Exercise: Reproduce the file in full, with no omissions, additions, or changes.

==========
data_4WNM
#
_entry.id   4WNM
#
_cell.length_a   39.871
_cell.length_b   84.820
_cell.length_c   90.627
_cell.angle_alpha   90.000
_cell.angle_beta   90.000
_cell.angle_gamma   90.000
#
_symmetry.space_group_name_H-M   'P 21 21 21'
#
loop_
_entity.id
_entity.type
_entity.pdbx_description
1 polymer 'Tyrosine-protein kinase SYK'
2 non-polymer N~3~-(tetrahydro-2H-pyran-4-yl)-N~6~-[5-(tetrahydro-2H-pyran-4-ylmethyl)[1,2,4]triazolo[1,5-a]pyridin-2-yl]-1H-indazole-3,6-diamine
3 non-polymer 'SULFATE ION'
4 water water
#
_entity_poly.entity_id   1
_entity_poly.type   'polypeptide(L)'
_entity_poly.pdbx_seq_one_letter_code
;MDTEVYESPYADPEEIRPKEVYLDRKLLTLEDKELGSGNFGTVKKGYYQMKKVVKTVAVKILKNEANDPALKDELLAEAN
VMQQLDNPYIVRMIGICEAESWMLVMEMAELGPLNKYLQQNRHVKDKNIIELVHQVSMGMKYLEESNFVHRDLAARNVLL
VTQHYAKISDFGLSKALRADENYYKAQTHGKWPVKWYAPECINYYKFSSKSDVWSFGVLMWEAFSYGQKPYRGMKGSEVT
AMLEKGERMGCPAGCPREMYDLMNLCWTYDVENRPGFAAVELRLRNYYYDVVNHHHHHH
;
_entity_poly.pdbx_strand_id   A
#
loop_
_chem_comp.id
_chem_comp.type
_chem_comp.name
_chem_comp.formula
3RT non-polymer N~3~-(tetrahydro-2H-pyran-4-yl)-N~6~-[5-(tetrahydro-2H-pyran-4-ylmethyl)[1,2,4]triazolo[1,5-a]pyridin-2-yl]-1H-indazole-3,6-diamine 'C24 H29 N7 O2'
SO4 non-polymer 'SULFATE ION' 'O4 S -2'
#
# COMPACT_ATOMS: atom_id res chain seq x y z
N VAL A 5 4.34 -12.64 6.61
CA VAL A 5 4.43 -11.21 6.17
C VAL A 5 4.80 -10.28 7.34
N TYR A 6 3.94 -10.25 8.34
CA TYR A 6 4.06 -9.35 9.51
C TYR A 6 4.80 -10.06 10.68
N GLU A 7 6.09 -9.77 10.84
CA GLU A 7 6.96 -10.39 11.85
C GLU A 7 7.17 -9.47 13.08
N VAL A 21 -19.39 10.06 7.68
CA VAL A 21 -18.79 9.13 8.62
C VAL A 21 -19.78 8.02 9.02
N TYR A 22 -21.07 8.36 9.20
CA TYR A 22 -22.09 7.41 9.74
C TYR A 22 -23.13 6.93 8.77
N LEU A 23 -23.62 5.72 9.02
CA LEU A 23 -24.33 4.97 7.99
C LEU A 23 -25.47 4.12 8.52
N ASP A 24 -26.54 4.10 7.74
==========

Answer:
data_4WNM
#
_entry.id   4WNM
#
_cell.length_a   39.871
_cell.length_b   84.820
_cell.length_c   90.627
_cell.angle_alpha   90.000
_cell.angle_beta   90.000
_cell.angle_gamma   90.000
#
_symmetry.space_group_name_H-M   'P 21 21 21'
#
loop_
_entity.id
_entity.type
_entity.pdbx_description
1 polymer 'Tyrosine-protein kinase SYK'
2 non-polymer N~3~-(tetrahydro-2H-pyran-4-yl)-N~6~-[5-(tetrahydro-2H-pyran-4-ylmethyl)[1,2,4]triazolo[1,5-a]pyridin-2-yl]-1H-indazole-3,6-diamine
3 non-polymer 'SULFATE ION'
4 water water
#
_entity_poly.entity_id   1
_entity_poly.type   'polypeptide(L)'
_entity_poly.pdbx_seq_one_letter_code
;MDTEVYESPYADPEEIRPKEVYLDRKLLTLEDKELGSGNFGTVKKGYYQMKKVVKTVAVKILKNEANDPALKDELLAEAN
VMQQLDNPYIVRMIGICEAESWMLVMEMAELGPLNKYLQQNRHVKDKNIIELVHQVSMGMKYLEESNFVHRDLAARNVLL
VTQHYAKISDFGLSKALRADENYYKAQTHGKWPVKWYAPECINYYKFSSKSDVWSFGVLMWEAFSYGQKPYRGMKGSEVT
AMLEKGERMGCPAGCPREMYDLMNLCWTYDVENRPGFAAVELRLRNYYYDVVNHHHHHH
;
_entity_poly.pdbx_strand_id   A
#
loop_
_chem_comp.id
_chem_comp.type
_chem_comp.name
_chem_comp.formula
3RT non-polymer N~3~-(tetrahydro-2H-pyran-4-yl)-N~6~-[5-(tetrahydro-2H-pyran-4-ylmethyl)[1,2,4]triazolo[1,5-a]pyridin-2-yl]-1H-indazole-3,6-diamine 'C24 H29 N7 O2'
SO4 non-polymer 'SULFATE ION' 'O4 S -2'
#
# COMPACT_ATOMS: atom_id res chain seq x y z
N VAL A 5 4.34 -12.64 6.61
CA VAL A 5 4.43 -11.21 6.17
C VAL A 5 4.80 -10.28 7.34
N TYR A 6 3.94 -10.25 8.34
CA TYR A 6 4.06 -9.35 9.51
C TYR A 6 4.80 -10.06 10.68
N GLU A 7 6.09 -9.77 10.84
CA GLU A 7 6.96 -10.39 11.85
C GLU A 7 7.17 -9.47 13.08
N VAL A 21 -19.39 10.06 7.68
CA VAL A 21 -18.79 9.13 8.62
C VAL A 21 -19.78 8.02 9.02
N TYR A 22 -21.07 8.36 9.20
CA TYR A 22 -22.09 7.41 9.74
C TYR A 22 -23.13 6.93 8.77
N LEU A 23 -23.62 5.72 9.02
CA LEU A 23 -24.33 4.97 7.99
C LEU A 23 -25.47 4.12 8.52
N ASP A 24 -26.54 4.10 7.74